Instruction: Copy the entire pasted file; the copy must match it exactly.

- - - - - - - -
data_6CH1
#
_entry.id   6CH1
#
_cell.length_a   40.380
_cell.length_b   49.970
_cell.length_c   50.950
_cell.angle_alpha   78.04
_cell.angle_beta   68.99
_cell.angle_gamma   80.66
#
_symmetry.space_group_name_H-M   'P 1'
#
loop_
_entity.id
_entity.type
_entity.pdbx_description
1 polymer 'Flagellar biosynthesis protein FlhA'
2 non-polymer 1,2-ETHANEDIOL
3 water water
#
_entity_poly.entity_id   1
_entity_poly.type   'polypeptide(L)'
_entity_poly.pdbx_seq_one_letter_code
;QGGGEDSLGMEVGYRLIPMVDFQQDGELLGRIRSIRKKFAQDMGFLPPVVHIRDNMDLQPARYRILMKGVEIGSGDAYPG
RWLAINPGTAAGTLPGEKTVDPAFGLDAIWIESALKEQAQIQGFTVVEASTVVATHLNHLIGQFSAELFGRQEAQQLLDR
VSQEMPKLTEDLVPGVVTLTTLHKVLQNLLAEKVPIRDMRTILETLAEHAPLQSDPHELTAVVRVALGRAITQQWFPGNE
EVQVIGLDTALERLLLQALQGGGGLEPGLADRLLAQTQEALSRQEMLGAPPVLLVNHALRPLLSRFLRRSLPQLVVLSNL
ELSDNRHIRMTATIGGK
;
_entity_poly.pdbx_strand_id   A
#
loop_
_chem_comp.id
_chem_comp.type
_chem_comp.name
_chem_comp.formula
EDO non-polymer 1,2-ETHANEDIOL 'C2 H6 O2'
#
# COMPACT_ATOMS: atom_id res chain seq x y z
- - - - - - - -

data_6CH1
#
_entry.id   6CH1
#
_cell.length_a   40.380
_cell.length_b   49.970
_cell.length_c   50.950
_cell.angle_alpha   78.04
_cell.angle_beta   68.99
_cell.angle_gamma   80.66
#
_symmetry.space_group_name_H-M   'P 1'
#
loop_
_entity.id
_entity.type
_entity.pdbx_description
1 polymer 'Flagellar biosynthesis protein FlhA'
2 non-polymer 1,2-ETHANEDIOL
3 water water
#
_entity_poly.entity_id   1
_entity_poly.type   'polypeptide(L)'
_entity_poly.pdbx_seq_one_letter_code
;QGGGEDSLGMEVGYRLIPMVDFQQDGELLGRIRSIRKKFAQDMGFLPPVVHIRDNMDLQPARYRILMKGVEIGSGDAYPG
RWLAINPGTAAGTLPGEKTVDPAFGLDAIWIESALKEQAQIQGFTVVEASTVVATHLNHLIGQFSAELFGRQEAQQLLDR
VSQEMPKLTEDLVPGVVTLTTLHKVLQNLLAEKVPIRDMRTILETLAEHAPLQSDPHELTAVVRVALGRAITQQWFPGNE
EVQVIGLDTALERLLLQALQGGGGLEPGLADRLLAQTQEALSRQEMLGAPPVLLVNHALRPLLSRFLRRSLPQLVVLSNL
ELSDNRHIRMTATIGGK
;
_entity_poly.pdbx_strand_id   A
#
loop_
_chem_comp.id
_chem_comp.type
_chem_comp.name
_chem_comp.formula
EDO non-polymer 1,2-ETHANEDIOL 'C2 H6 O2'
#
# COMPACT_ATOMS: atom_id res chain seq x y z